How Much Will I Get?

Your monthly benefit payment will depend on several factors.   The first and most significant question to ask – are you eligible for SSDI or SSI?

SSDI Payments Depend on Your Past Payroll Tax Contributions

Disability benefits are calculated based on how much you earned when you were  working and how much you paid into the system.  The calculation is a complicated mathematical formula based on something called your “primary insurance amount” (known as your “PIA”).  Here is a link to Social Security’s page explaining PIA.   In years past, SSA would mail you a statement of earnings and benefits which would include an estimate of your disability payment, but SSA no longer mails these statements due to budgetary concerns.  You can generate an estimate of your likely payment using an online tool on the SSA website.

I have seen Disability checks as  low as $100 per month and as high as $1,800 per month. The typical Disability  check I see is about $1,500 per month, but yours may be higher or lower.

In an SSDI case, you do not get paid for the first five full months of your disability (this is called the “five month waiting period”).  On the other hand, you can allege and recover benefits for up to one year prior to your application date.   Some of these calculations can be very confusing – the main thing to remember is that when you apply you should allege as your onset date the earliest possible date when you became unable to work full time, and second, that there is usually no good reason to delay filing your application.   If you would like some advice about starting the application process, please feel free to call me at 770-393-4985.

Auxiliary Benefits

If you are found eligible for SSDI, your dependents (and spouse if he/she is caring for a child under the age of 16).  Eligible dependents will receive up to 50% of  your monthly benefit.  I say “up to 50%” because the total payable to you (the former wage earner) and your dependents cannot exceed your family maximum.  If the family maximum is reached, all auxiliary benefits are reduced equally to bring the total to the family max.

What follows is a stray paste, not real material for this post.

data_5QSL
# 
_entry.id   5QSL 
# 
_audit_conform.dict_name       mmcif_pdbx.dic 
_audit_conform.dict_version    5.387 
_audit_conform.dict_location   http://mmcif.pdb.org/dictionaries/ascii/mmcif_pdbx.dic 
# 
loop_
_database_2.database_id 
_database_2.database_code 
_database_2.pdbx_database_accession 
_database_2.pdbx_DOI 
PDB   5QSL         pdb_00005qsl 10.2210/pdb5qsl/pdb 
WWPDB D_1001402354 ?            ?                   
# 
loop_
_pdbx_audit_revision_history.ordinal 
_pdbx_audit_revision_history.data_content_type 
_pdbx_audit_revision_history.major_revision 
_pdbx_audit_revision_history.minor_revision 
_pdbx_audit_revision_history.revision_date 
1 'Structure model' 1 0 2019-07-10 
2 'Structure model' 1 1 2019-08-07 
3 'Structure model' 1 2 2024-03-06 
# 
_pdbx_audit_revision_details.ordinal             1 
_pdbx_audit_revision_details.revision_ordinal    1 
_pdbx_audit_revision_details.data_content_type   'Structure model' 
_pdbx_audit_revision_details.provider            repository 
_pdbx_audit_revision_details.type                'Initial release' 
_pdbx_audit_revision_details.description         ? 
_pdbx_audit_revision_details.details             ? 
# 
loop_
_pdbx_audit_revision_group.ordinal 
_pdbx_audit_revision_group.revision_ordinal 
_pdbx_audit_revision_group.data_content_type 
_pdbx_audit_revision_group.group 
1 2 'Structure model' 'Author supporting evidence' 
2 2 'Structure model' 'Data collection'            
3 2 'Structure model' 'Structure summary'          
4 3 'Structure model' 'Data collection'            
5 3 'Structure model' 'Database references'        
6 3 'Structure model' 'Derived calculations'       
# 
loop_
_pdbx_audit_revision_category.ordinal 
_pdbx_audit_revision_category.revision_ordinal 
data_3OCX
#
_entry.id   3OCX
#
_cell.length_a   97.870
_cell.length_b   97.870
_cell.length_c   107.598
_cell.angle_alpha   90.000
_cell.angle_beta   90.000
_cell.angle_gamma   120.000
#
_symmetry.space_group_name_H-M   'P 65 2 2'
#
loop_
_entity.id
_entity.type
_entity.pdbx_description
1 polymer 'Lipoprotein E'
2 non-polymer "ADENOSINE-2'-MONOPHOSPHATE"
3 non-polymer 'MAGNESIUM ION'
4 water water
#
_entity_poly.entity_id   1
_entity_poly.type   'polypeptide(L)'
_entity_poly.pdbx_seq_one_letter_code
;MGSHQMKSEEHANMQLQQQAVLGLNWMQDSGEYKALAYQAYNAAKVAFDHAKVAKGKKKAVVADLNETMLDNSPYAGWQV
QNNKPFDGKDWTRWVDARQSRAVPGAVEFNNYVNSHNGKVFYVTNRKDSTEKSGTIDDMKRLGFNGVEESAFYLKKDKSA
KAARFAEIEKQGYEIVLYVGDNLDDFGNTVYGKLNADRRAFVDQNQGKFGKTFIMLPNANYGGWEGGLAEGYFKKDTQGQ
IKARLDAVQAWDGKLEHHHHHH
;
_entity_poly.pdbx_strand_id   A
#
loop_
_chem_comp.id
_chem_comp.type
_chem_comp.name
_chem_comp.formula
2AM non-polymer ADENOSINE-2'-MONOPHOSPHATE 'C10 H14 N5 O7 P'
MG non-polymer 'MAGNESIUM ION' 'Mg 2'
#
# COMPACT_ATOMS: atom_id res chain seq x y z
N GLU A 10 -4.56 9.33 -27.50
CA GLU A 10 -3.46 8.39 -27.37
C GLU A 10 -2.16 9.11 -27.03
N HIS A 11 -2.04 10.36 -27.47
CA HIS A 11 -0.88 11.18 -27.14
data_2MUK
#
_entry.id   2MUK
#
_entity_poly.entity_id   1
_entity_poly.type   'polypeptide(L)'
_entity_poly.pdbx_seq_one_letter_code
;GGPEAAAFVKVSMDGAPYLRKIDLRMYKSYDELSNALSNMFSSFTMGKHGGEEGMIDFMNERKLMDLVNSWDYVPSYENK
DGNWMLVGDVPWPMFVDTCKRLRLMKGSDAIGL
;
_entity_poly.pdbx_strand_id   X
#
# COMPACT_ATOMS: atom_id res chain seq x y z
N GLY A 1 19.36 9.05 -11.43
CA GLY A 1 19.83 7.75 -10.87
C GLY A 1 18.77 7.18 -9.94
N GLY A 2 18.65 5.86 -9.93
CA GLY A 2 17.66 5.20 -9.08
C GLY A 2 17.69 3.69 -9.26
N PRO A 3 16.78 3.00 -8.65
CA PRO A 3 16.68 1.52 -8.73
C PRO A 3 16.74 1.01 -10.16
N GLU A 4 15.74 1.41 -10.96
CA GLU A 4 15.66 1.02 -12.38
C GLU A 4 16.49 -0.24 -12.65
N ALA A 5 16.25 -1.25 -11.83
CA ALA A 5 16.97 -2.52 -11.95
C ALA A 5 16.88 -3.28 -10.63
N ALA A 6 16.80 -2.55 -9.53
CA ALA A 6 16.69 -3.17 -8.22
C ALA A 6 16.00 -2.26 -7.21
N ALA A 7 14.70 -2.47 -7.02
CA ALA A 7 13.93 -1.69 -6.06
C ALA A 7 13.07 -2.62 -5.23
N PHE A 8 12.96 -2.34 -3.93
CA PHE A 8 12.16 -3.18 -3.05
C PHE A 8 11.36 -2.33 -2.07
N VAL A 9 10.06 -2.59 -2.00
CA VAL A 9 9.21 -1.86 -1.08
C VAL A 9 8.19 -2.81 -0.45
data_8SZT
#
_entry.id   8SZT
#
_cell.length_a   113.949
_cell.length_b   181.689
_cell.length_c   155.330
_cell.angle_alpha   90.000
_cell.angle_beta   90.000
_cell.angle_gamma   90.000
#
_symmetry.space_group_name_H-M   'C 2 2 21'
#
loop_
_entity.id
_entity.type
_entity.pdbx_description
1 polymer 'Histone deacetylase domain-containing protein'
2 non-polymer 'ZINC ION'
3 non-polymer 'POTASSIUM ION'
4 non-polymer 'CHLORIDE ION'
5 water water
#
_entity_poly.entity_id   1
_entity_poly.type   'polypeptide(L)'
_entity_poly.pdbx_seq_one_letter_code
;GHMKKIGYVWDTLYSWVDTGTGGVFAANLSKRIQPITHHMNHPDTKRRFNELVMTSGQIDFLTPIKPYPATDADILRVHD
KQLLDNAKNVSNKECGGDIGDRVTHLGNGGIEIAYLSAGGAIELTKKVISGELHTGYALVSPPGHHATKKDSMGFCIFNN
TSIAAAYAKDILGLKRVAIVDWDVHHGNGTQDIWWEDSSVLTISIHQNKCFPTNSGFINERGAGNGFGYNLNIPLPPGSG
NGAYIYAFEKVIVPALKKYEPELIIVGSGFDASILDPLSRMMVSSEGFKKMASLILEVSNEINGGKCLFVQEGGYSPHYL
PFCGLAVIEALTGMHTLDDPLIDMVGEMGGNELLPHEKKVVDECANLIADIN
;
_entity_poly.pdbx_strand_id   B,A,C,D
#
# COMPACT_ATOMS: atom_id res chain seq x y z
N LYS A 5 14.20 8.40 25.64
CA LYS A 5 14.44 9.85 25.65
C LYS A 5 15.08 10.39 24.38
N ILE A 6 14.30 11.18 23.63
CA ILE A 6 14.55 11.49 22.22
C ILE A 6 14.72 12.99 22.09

SSI Payments Are Set by Statute

Supplemental Security Income (SSI) is a different kind of disability benefit.  SSI is a kind of welfare program in that it pays disability benefits to claimants who have not worked enough to be insured, or eligible, for SSDI.  SSI benefits are generally lower than SSDI – these benefits are set by law and change every year. If you have no offsets, your SSI check in 2011 will be around $674 per month for an individual and $1,011 for an eligible claimant with a spouse.    Click on the link to review a table showing monthly SSI benefits for prior years.

SSI benefits can also be reduced or offset by your spouse’s income, or by the value of certain assets you may own.

Neither SSDI nor SSI Payments Amount to a Lot of Money

As you can see, Social Security disability and SSI benefit payments are not large, especially in  comparison to what you can earn if you are able to work.

If you are just short of credits for SSDI, it may make sense for you to try to work and to earn enough credits to make you eligible for Title II Disability.  In general, SSDI payments are significantly higher than SSI and you do not have to worry about income and resource offsets.